Marshall v. Exelis Systems Corporation et al

Filing 112

ORDER re 47 Motion to Dismiss. Defendant Exelis Systems Corporation's Motion to Dismiss Plaintiff's 42 U.S.C. § 1981 and Outrageous Conduct Claims (Doc. # 47 ) is DENIED IN PART with respect to its arguments regarding Plaintiff's outrageous conduct claim. By Judge Christine M. Arguello on 08/26/2014. (athom, )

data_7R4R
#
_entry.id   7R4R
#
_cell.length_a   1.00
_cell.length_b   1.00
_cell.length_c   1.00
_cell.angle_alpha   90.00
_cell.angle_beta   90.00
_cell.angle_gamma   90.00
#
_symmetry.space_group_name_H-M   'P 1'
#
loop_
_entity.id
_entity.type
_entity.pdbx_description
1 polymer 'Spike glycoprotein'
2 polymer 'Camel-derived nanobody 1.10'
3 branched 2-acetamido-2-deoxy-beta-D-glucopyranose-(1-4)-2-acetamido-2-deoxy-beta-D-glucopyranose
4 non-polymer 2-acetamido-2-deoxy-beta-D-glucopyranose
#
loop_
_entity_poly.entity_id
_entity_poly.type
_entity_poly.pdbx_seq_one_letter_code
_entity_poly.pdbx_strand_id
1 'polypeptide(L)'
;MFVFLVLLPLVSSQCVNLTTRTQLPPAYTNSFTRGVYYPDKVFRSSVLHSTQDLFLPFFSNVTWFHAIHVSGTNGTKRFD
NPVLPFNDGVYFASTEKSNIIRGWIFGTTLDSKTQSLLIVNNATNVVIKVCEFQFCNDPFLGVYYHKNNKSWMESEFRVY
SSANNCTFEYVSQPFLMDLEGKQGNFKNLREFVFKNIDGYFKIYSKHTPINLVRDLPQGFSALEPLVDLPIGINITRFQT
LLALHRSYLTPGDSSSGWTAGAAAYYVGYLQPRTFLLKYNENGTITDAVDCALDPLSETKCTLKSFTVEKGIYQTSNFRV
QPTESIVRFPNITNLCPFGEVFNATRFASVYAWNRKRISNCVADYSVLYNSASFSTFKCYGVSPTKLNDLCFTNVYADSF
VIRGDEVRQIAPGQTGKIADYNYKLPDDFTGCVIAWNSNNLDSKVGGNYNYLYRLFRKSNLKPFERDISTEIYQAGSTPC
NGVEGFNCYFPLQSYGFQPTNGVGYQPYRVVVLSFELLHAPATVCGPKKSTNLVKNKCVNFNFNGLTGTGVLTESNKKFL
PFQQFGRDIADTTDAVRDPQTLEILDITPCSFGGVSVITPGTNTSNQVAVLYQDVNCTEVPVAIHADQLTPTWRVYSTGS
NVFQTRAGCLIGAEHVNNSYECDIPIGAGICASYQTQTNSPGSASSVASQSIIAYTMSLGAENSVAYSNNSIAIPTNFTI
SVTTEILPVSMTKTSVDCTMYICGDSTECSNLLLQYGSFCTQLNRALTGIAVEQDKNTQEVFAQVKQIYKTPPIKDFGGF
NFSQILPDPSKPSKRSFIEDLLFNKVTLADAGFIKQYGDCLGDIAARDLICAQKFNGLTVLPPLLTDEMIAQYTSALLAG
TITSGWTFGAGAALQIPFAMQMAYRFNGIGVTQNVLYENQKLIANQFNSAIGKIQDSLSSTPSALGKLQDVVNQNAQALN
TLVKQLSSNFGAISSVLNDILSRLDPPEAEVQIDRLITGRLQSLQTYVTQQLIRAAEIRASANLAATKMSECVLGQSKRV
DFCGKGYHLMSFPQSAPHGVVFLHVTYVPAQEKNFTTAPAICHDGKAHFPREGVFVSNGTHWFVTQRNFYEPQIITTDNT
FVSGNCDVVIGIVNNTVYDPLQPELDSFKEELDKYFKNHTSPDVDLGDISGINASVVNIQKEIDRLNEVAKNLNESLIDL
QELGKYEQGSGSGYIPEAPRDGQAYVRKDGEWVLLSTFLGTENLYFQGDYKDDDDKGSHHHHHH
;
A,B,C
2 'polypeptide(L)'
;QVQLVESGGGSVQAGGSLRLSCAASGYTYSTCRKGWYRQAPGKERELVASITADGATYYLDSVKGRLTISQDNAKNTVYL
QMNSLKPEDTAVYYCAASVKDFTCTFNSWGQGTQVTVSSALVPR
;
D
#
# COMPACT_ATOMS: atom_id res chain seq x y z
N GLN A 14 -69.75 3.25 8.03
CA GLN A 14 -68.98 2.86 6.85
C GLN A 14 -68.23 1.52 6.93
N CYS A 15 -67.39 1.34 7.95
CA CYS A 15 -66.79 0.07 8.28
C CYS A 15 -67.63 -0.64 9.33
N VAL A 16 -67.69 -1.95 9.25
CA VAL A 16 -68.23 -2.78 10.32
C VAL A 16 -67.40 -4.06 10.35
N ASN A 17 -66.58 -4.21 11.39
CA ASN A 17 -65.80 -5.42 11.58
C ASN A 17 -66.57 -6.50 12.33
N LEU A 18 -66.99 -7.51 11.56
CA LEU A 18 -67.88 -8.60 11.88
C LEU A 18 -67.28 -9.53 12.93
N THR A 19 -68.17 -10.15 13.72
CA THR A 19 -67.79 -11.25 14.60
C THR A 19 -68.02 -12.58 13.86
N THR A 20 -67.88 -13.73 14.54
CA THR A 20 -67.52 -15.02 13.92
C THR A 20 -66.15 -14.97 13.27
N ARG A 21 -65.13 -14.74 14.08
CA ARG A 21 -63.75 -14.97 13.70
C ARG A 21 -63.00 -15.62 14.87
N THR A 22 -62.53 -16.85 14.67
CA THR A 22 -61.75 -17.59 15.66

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IN THE UNITED STATES DISTRICT COURT FOR THE DISTRICT OF COLORADO Judge Christine M. Arguello Civil Action No. 13-cv-00545-CMA-KMT RASHANNA MARSHALL, Plaintiff, v. EXELIS SYSTEMS CORPORATION, and LAWRENCE LINDLOFF, Defendants. ORDER DENYING DEFENDANT EXELIS’ MOTION TO DISMISS PLAINTIFF’S OUTRAGOUS CONDUCT CLAIM In this employment discrimination action, Plaintiff Rashanna Marshall alleges that Defendants discriminated against her on the basis of race during her employment on Bagram Airfield, the largest military base in Afghanistan. This matter is before the Court on Defendant Exelis Systems Corporation’s (“Exelis”) Motion to Dismiss Plaintiff’s 42 U.S.C. § 1981 and Outrageous Conduct Claims. (Doc. # 47.) The Court previously granted in part that motion and dismissed Marshall’s Section 1981 claims. (Doc. # 81.) For the reasons discussed below, the Court denies the balance of the motion, which asks it to dismiss Marshall’s outrageous conduct claim. I. BACKGROUND 1 Marshall, an African-American female, worked for Exelis for five years, starting in 2006. Exelis is a Colorado corporation with its principal place of business in Colorado Springs Colorado, but employs over 7,800 employees worldwide and performs numerous contracts for the United States government related to defense services. During her employment, Marshall, a United States citizen and resident of Texas, worked at Bagram Airfield in Afghanistan. During all times relevant to this action, Lindloff was a resident of Iowa and a United States citizen. (Doc. # 31 at 1-2.) Marshall alleges that in the summer of 2011, she discovered that Defendants were discriminating against her and her African-American co-workers. She alleges that Defendants passed her and other African Americans over for job opportunities and provided them less favorable terms and conditions of employment than were provided to their similarly situated non-African-American counterparts. Marshall reported her concerns to her supervisor, Lindloff, and when he refused to remedy the problems, she reported her concerns to Exelis human resources and upper management. (Id. at 1-2, 7-8.) Hours after meeting with upper management to discuss her concerns regarding race discrimination, Lindloff retaliated against Marshall by giving her a disciplinary writeup, in part because she “accused him of being a racist . . . .” (Id. at 8.) Marshall then contacted Exelis’s human resources department located in Colorado Springs and reported that “Exelis was discriminating against her and others on the basis of race, 1 Unless otherwise noted, the following facts are allegations from Plaintiff’s Amended Complaint (Doc. # 31) and are deemed true for purposes of the instant motion. 2 and that she had been written up for expressing her opposition to race discrimination.” (Id.) Marshall contacted human resources a second time to discuss her concerns of discrimination and retaliation. (Id.) On November 9, 2011, Marshall began to experience chest pains. She sought treatment at an on-base medical center, where a paramedic placed Marshall on bed rest pending further tests. The paramedic wrote a letter informing Exelis of Marshall’s condition. Lindloff and another employee contacted the medical center to attempt to verify the veracity of this letter and demanded information on Marshall’s medical condition. (Id. at 9.) On November 11, 2011, Lindloff fired Marshall. Following her termination, Lindloff and another Exelis employee attempted to obtain access to Marshalls’ medical records in an effort to provide a post hoc justification for her termination; however, medical employees refused to provide that information. (Id. at 8-12.) Plaintiff filed the instant action, alleging race discrimination and retaliation under 42 U.S.C. § 1981 and Title VII of the Civil Rights Act of 1964, as well as claims of outrageous conduct and intentional interference with contract and/or prospective business advantage under Colorado law. (Doc. # 31, at 13-23.) The Court previously granted in part Exelis’s motion to the extent it asked for dismissal of Marshall’s § 1981 claims. (Doc. # 81.) The Court now addresses the balance of Exelis’s motion, in which it asks the Court to dismiss Marshall’s Colorado state law claim for outrageous conduct. (Doc. # 47.) 3 II. DISCUSSION Defendants move to dismiss Marshall’s outrageous conduct claim, arguing that the claim fails as a matter of law because (1) “Colorado choice-of-law rules preclude the application of Colorado outrageous conduct tort law to govern the parties’ relationship in Afghanistan”; and (2) “Exelis’s due process rights would be violated if Colorado tort law applied here.” (Doc. # 47 at 6.) The Court will address each contention in turn. A. CHOICE-OF-LAW ANALYSIS Federal courts exercising supplemental jurisdiction apply the substantive law of the forum state, including its choice-of-law rules. BancOklahoma Mortg. Corp. v. Capital Title Co., 194 F.3d 1089, 1103 (10th Cir. 1999). In tort cases, such as this one, Colorado’s choice-of-law standard is the “most significant relationship” test, as articulated in the Restatement (Second) of the Conflict of Laws §§ 6, 145, 171 (1971) (the “Restatement”). AE, Inc. v. Goodyear Tire & Rubber Co., 168 P.3d 507, 508 (Colo. 2007). In applying that test, the Court analyzes the following contacts: (a) the place where the injury occurred, (b) the place where the conduct causing the injury occurred, (c) the domicile, residence, nationality, place of incorporation and place of business of the parties, and (d) the place where the relationship, if any, between the parties is centered. Restatement § 145(2). Such contacts “are to be evaluated according to their relative importance with respect to the particular issue.” Id. Further, § 145(2) requires the Court to analyze the following factors listed in § 6 of the Restatement: (a) the needs of the interstate and international systems, (b) the relevant policies of the forum, 4 (c) the relevant policies of other interested states and the relative interests of those states in the determination of the particular issue, (d) the protection of justified expectations, (e) the basic policies underlying the particular field of law, (f) certainty, predictability and uniformity of result, and (g) ease in the determination and application of the law to be applied. The weight these factors carry often “var[ies] in importance and in application depending upon the field of law and the particular issue under consideration.” Sabell v. Pac. Intermountain Express Co., 536 P.2d 1160, 1164 (Colo. App. 1975). In cases where the primary purpose of the tort rule is to deter wrongful conduct, the place where the conduct occurred may be more important than in other cases. See Restatement § 145, cmts. c, e. Additionally, “when the injury was caused by an act done in the course of the relationship, the place where the relationship is centered” should be considered. See id. § 145, cmt. e. Exelis argues that Afghanistan law applies and therefore, the Court should dismiss Marshall’s outrageous conduct claim, which sounds in Colorado law. Although Marshall’s injuries and the conduct causing the injuries occurred in Afghanistan, the Court finds that on this particular set of facts, Colorado law applies. Marshall, a citizen of the United States, worked for Exelis, a Colorado corporation with its principal place of business in Colorado. Exelis assigned Marshall to work on a United States military base in Afghanistan. When she believed she was retaliated against for reporting discriminatory conduct, Marshall contacted human resources employees in Colorado. Moreover, other courts have declined to apply foreign law in cases involving injuries that occurred outside of the United States because plaintiffs face accessibility issues. See Rux v. Republic of Sudan, 495 F. Supp. 2d 541, 558 (E.D. Va. 2007), abrogated on 5 other grounds by, 07-1835, 2009 WL 9057606 (4th Cir. July 4, 2009) (declining to apply Yemen or Sudan laws in case involving an act of terrorism against an American warship flying the flag of the United States in which seventeen U.S. nationals were killed, because “[t]he courts of Yemen and Sudan are plainly inaccessible to Plaintiffs, all of whom are themselves U.S. nationals and reside in the United States.”) Likewise, courts have determined that domestic law applies to tort claims for injuries sustained in Afghanistan. 2 Notwithstanding the determination that Colorado law applies, the Court notes that Exelis asks for relief to which it is not entitled. In a typical choice-of-laws scenario, a court determines what law applies, then applies the chosen law to determine whether a plaintiff has stated a claim for that cause of action. See, e.g., Gloston v. ITT Federal Servs. Int’l Corp., 06-cv-02168-PSF-BNB, 2007 WL 18304086, (D. Colo. June 21, 2007). Conversely, here, Exelis argues that Afghanistan, rather than Colorado, Iowa, or Texas, has the most significant relationship, but then simply asks this Court to dismiss Marshall’s claim. Other than a general reference to Afghanistan’s Labor Code, Exelis offers no reference to Afghanistan law nor does it demonstrate that an outrageous 2 See, e.g., Burke v. Air Serv Int'l, Inc., 775 F. Supp. 2d 13, 18 (D.D.C. 2011) aff'd, 685 F.3d 1102 (D.C. Cir. 2012) (District of Columbia applies in action to recover damages where plaintiff was injured in security detail because there is no conflict between D.C., Florida, New Jersey, and Virginia law); Berry v. WorldWide Language Res., Inc., 716 F. Supp. 2d 34, 53 (D. Me. 2010) (applying Maine law to intentional infliction of emotional distress claim that arose during plaintiff’s employment in Afghanistan); see also Dammarell v. Islamic Republic of Iran, CIV.A.01-2224JDB/JMF, 2006 WL 2382704 (D.D.C. Aug. 17, 2006) adopted, CIV.A.012224(JDB), 2006 WL 2583043 (D.D.C. Sept. 7, 2006) and supplemented, CIVA 01-2224 JDBJMF, 2006 WL 2724788 (D.D.C. Sept. 1, 2006) adopted, CIV.A.01-2224(JDB), 2006 WL 2583043 (D.D.C. Sept. 7, 2006) (applying domestic law for intentional infliction of emotional distress claims for April 18, 1983 car bombing in Beirut, Lebanon). 6 conduct or intentional infliction of emotional distress claim is not recognized in Afghanistan. Instead it cites generally to Afghanistan’s Labor Code and asserts that “Afghanistan already regulates the employment relationship and employers’ access to employees’ medical records.” (Doc. # 47 at 8.) Moreover, while not addressed by either party, it is questionable whether this is sufficient notice to the Court for application of foreign law, pursuant to Fed. R. Civ. P. 44.1. See Harris v. Kellogg, Brown & Root Servs., Inc., 796 F. Supp. 2d 642, 651-52 (W.D. Pa. 2011) (“Where parties fail to satisfy either burden the court will ordinarily apply the forum's law.”); see also Mutual Serv. Ins. V. Frit Indus., 358 F.3d 1312, 1321 (11th Cir. 2004) (“The district court is not required to conduct its own research into the content of foreign law if the party urging its application declines to do so.”). The Court finds that Colorado law applies to Plaintiff’s outrageous conduct claim. B. DUE PROCESS Next, Exelis argues that its due process rights would be violated by applying the laws of any state except Afghanistan. The Due Process Clause of the Constitution provides modest restrictions on the application of forum law. Allstate Ins. Co. v. Hague, 449 U.S. 302, 307-08 (1981) (plurality opinion). These restrictions require that “for a State’s substantive law to be selected in a constitutionally permissible manner, that State must have a significant contact or significant aggregation of contacts, creating state interest, such that choice of its law is neither arbitrary nor fundamentally unfair.” Id. at 312-13. 7 As with the conflict-of-laws analysis, the Court finds that application of Colorado law does not offend Exelis’s due process rights. Exelis is a Colorado corporation with its principal place of business in Colorado Springs. As in Allstate, by virtue of Exelis’s presence in Colorado, it “can hardly claim unfamiliarity with the laws of the host jurisdiction and surprise that the state courts might apply forum law to litigation in which the company is involved.” Id. Moreover, Marshall contacted human resources employees in Colorado to report her belief that she was being discriminated and retaliated against. In the aggregate, these contacts are sufficient to create state interest in litigating this claim under Colorado law and that choice of law is neither arbitrary nor fundamentally unfair. III. CONCLUSION Accordingly, it is ORDERED that Defendant Exelis Systems Corporation’s Motion to Dismiss Plaintiff’s 42 U.S.C. § 1981 and Outrageous Conduct Claims (Doc. # 47) is DENIED IN PART with respect to its arguments regarding Plaintiff’s outrageous conduct claim. DATED: August 26 , 2014 BY THE COURT: _______________________________ CHRISTINE M. ARGUELLO United States District Judge 8